Identification of cerebral acetone by 1H-MRS in patients with epilepsy controlled by ketogenic diet

MAGMA. 1999 Mar;8(1):33-42. doi: 10.1007/BF02590633.


Ketogenic diet (KD) is highly effective in controlling epileptic seizures in children. One of the mechanisms postulated, the accumulation of ketone bodies, acetoacetate (AcAc) and/or betahydroxybutyrate (beta-OHB) in the brain, would be detectable by non-invasive proton magnetic resonance spectroscopy (1H-MRS). 1H-MRS was performed in occipital cortical grey matter in 14 epileptics (E); ages 3.8-48.3 years), seven KD and seven without, and 16 healthy age-matched subjects. One E was examined before and after KD. A singlet resonance (sigma = 2.22 ppm), distinct from AcAc (sigma = 2.26 and 3.46 ppm), and identified as acetone was present in all spectra of children on KD (nine spectra in five children; concentration 0.7 +/- 0.2 mM). This resonance was absent from Control and E without diet. AcAc and beta-OHB, which were not detectable in KD brain, were found in urine or blood of all KD. Seizures were well controlled in all E in whom acetone was detected. Two of seven E, both adults, were seizure-free without detectable acetone. Cerebral acetone may contribute to seizure control in KD, but is unlikely to be the sole mechanism.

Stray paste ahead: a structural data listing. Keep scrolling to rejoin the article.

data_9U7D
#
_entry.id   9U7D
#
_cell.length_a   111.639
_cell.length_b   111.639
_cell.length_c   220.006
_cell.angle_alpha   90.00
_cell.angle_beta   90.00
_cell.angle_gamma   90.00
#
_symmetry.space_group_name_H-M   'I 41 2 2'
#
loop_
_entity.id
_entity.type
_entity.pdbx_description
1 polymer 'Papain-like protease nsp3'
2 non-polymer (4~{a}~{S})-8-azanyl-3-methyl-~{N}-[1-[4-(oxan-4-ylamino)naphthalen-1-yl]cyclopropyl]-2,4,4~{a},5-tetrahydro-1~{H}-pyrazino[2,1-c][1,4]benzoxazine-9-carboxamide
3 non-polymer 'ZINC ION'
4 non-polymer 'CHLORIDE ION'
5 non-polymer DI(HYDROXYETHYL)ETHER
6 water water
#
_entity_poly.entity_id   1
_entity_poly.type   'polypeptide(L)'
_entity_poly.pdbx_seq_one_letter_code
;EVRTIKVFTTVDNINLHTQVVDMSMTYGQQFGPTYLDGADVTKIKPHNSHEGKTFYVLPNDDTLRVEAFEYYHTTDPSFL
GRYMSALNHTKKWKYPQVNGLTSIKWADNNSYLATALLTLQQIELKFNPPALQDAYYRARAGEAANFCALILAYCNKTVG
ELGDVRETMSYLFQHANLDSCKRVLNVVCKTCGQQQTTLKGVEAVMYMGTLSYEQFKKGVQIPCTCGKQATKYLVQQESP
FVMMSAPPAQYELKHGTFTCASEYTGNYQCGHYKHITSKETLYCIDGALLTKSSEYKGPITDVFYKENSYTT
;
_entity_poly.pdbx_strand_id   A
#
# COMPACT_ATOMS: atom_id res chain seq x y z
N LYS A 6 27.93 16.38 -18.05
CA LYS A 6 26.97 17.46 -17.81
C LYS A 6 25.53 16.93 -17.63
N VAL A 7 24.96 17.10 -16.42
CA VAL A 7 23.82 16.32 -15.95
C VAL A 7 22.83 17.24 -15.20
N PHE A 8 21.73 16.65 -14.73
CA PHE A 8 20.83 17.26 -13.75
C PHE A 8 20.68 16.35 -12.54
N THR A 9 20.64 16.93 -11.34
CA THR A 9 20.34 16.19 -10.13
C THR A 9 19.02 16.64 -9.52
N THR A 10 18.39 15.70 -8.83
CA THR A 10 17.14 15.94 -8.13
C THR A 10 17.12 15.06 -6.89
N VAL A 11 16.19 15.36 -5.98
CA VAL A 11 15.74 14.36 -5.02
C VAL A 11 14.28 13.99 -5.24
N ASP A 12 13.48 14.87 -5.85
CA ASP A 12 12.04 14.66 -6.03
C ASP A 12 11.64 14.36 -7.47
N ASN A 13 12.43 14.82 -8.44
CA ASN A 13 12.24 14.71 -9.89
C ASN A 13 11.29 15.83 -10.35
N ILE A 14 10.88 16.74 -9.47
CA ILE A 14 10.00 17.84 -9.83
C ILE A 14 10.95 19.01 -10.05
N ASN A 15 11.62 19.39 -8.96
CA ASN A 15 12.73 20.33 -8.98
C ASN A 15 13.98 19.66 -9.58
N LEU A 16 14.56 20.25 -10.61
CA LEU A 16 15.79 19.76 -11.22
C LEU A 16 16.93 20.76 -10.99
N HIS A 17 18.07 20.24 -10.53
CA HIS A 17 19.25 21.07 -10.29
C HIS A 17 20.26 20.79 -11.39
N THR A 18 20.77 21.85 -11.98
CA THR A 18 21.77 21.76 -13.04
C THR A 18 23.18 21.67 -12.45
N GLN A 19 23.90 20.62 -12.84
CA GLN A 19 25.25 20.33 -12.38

Publication types

  • Research Support, Non-U.S. Gov't
  • Research Support, U.S. Gov't, P.H.S.

MeSH terms

  • Acetone / metabolism*
  • Adolescent
  • Adult
  • Brain / metabolism*
  • Case-Control Studies
  • Child
  • Child, Preschool
  • Dietary Fats / administration & dosage
  • Epilepsy / diet therapy*
  • Epilepsy / metabolism*
  • Female
  • Humans
  • Ketone Bodies / metabolism
  • Magnetic Resonance Spectroscopy / methods*
  • Male
  • Middle Aged


  • Dietary Fats
  • Ketone Bodies
  • Acetone